All About Jazz

Home » Articles » CD/LP/Track Review

Dear All About Jazz Readers,

If you're familiar with All About Jazz, you know that we've dedicated over two decades to supporting jazz as an art form, and more importantly, the creative musicians who make it. Our enduring commitment has made All About Jazz one of the most culturally important websites of its kind in the world reaching hundreds of thousands of readers every month. However, to expand our offerings and develop new means to foster jazz discovery we need your help.

You can become a sustaining member for a modest $20 and in return, we'll immediately hide those pesky Google ads PLUS deliver exclusive content and provide access to future articles for a full year! This combination will not only improve your AAJ experience, it will allow us to continue to rigorously build on the great work we first started in 1995. Read on to view our project ideas...

359

Charlie Parker & Dizzy Gillespie: Diz'N'Bird at Carnegie Hall

Chris M. Slawecki By

Sign in to view read count


For those of us born too late to have experienced it ourselves, and for everybody else who missed it as it actually happened, Diz’N’Bird At Carnegie Hall documents an awesome concert performance by a partnership whose influence on the history of jazz is inescapable and profound, Dizzy Gillespie and Charlie Parker.

Diz’N’Bird At Carnegie Hall provides fifteen selections from a Carnegie Hall performance by Dizzy Gillespie – with Joe Harris on drums, bassist Al McKibbon and pianist John Lewis (developing during this period into the eventual "Third Stream" musical master and leader of The Modern Jazz Quartet) as the rhythm section — with an orchestra and special guests Parker and Ella Fitzgerald, which took place September 29 1947. Parker and Gillespie square off in the quintet format for the first five tracks, then Parker drops out and Gillespie and crew are joined by an orchestra whose members include tenor James Moody, Milt Jackson (Lewis’ partner in the MJQ) on vibes, and Gillespie’s frequent foil when in a Latin mood, percussion player Chano Pozo. (Though not one of the six Gillespie and orchestra performances with Fitzgerald survive on this release).

Suffice it to say that the five quintet numbers captured here present both Parker and Gillespie at or near the peak of their creative powers. After the Parker - Gillespie Quintet concluded a 1946 engagement in California, Gillespie returned home to New York City while Parker "took a rest" in a California hospital. Strengthened if not straightened out, Parker later returned to New York and by the summer of ’47 was leading bands at the Three Deuces, while at the same time Gillespie led his own bands at the Downbeat club right next door.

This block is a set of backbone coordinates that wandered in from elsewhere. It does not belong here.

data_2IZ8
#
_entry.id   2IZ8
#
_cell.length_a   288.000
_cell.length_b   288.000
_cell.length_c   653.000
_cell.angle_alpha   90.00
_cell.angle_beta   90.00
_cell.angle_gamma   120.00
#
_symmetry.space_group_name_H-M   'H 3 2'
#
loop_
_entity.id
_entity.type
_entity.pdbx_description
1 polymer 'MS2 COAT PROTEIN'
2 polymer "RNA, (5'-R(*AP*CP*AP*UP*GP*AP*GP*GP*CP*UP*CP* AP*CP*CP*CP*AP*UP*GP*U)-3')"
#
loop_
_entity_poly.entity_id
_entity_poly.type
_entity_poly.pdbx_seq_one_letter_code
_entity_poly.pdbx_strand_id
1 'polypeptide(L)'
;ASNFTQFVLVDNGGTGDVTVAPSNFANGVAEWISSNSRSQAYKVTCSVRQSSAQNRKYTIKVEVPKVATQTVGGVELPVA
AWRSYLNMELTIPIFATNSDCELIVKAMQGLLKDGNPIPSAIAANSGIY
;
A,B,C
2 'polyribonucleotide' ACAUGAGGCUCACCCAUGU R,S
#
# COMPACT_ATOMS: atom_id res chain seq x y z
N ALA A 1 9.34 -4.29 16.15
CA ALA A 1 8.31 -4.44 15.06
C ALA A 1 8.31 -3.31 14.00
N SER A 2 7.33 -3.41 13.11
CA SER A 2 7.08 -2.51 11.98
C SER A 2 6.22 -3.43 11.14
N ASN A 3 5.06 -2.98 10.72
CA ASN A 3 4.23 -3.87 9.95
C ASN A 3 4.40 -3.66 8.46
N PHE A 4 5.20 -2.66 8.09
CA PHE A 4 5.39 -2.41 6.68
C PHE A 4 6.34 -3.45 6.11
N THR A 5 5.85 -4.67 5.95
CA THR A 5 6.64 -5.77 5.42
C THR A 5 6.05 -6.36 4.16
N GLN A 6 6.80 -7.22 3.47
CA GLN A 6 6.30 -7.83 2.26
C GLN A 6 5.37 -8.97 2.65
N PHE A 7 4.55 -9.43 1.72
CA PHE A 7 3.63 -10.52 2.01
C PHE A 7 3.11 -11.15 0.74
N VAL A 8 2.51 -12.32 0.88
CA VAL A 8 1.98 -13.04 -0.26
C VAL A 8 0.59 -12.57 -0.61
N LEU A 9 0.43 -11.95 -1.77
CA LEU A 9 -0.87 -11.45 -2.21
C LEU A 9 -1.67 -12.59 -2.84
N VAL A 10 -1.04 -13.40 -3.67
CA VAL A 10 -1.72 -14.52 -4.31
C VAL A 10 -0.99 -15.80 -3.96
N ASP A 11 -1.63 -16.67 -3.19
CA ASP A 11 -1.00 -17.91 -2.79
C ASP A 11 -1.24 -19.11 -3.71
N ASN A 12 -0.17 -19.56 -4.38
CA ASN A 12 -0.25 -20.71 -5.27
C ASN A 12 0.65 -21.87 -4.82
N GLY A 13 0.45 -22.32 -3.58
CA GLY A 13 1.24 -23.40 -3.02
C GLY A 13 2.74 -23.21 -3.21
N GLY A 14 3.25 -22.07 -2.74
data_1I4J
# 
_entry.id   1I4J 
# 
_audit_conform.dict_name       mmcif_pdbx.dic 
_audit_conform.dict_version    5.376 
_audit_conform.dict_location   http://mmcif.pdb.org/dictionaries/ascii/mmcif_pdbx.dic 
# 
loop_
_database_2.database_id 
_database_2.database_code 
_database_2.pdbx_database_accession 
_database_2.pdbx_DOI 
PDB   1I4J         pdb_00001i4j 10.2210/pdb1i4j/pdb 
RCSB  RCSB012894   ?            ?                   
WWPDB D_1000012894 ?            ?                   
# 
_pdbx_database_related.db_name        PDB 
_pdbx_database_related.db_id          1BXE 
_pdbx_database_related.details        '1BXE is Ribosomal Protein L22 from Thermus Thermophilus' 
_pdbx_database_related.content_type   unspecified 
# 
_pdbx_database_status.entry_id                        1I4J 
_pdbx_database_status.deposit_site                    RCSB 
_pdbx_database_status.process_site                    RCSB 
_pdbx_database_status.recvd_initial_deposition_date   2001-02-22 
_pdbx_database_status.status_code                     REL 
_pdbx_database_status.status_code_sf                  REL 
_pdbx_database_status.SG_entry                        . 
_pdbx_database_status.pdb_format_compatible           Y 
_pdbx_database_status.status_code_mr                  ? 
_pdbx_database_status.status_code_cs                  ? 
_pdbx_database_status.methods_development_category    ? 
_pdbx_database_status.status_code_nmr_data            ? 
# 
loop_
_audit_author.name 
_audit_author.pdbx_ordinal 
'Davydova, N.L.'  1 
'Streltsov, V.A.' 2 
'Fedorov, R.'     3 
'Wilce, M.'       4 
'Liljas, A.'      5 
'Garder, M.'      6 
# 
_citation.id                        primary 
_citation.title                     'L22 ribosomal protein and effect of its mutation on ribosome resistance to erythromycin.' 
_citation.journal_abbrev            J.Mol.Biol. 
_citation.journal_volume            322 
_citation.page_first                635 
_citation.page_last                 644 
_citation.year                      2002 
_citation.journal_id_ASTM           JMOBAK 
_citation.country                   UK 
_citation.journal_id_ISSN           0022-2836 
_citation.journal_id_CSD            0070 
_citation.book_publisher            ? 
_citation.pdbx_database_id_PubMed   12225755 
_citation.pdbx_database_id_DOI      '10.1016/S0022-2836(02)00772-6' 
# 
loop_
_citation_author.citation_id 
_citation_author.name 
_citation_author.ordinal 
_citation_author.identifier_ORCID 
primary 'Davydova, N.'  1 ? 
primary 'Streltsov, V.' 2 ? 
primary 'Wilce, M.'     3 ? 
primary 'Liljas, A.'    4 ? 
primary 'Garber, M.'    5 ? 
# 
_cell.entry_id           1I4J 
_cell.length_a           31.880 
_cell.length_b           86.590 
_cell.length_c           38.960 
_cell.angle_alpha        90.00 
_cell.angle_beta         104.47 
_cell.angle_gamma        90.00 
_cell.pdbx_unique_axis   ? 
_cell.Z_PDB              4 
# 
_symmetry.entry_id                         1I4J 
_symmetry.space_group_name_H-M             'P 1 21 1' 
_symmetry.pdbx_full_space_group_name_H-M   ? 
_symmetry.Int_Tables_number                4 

Diz’N’Bird At Carnegie Hall captures their first joint performance together since their California split. Their passionate and graceful playing on this program of "A Night In Tunisia," "Dizzy Atmosphere," "Groovin’ High," "Confirmation" and "Koko" helped establish the standard for the hard-driving, blue yet red-hot gestation of be-bop. During this period, Parker and Gillespie also helped "lift the bar" for improvisational standards for jazz musicians, viewed by many as the first such substantial shift since Louis Armstrong.

Tunes with Gillespie and orchestra include such popular and be-bop standards as "Salt Peanuts," the solo vehicles "One Bass Hit" (for McKibbon) and "Cubano-Be, Cubano-Bop" (an absolute tour-de-force for Pozo), "Hot House" and a scatback vocal bit of comic relief, "Oop-Pop-A-Da."

Such great songs played by great musicians would be enough, but there’s one more thing—the arrangements, which include the work of some of the finest jazz musicians and music theorists ever, such as Lewis, ("Toccata For Trumpet"), George Russell (Parker’s "Relaxin’ At Camarillo" and "Cubano-Be, Cubano-Bop"), Tadd Dameron (his originals "Hot House" and "Nearness," and the blues "Cool Breeze," which he co-wrote with Gillespie and Billy Eckstine), and Gil Fuller (his originals "Things To Come" and "One Bass Hit," which he co-wrote with Gillespie and bassist Ray Brown).

Diz ‘N’ Bird at Carnegie Hall completely leaves the listener with the sense that you have just walked among the jazz giants.


Title: Diz'N'Bird at Carnegie Hall | Year Released: 1997 | Record Label: Roost

Tags

comments powered by Disqus

Related Articles

Read Fat Daddy CD/LP/Track Review
Fat Daddy
by Dan Bilawsky
Published: September 19, 2018
Read Short Stories CD/LP/Track Review
Short Stories
by Gareth Thompson
Published: September 19, 2018
Read UHHM CD/LP/Track Review
UHHM
by John Bricker
Published: September 19, 2018
Read Decoy CD/LP/Track Review
Decoy
by Glenn Astarita
Published: September 19, 2018
Read Paul Heller Meets Roman Schwaller CD/LP/Track Review
Paul Heller Meets Roman Schwaller
by Jack Bowers
Published: September 18, 2018
Read Change In The Air CD/LP/Track Review
Change In The Air
by Dan McClenaghan
Published: September 18, 2018
Read "Under The Surface" CD/LP/Track Review Under The Surface
by Ian Patterson
Published: November 29, 2017
Read "Trio / Chinese Jesus" CD/LP/Track Review Trio / Chinese Jesus
by Glenn Astarita
Published: November 26, 2017
Read "That Doesn't Even Look Like You" CD/LP/Track Review That Doesn't Even Look Like You
by Jack Bowers
Published: December 6, 2017
Read "Roppongi" CD/LP/Track Review Roppongi
by Mark Sullivan
Published: January 19, 2018
Read "Drift" CD/LP/Track Review Drift
by Paul Rauch
Published: July 18, 2018
Read "Fukushima" CD/LP/Track Review Fukushima
by Dan McClenaghan
Published: November 22, 2017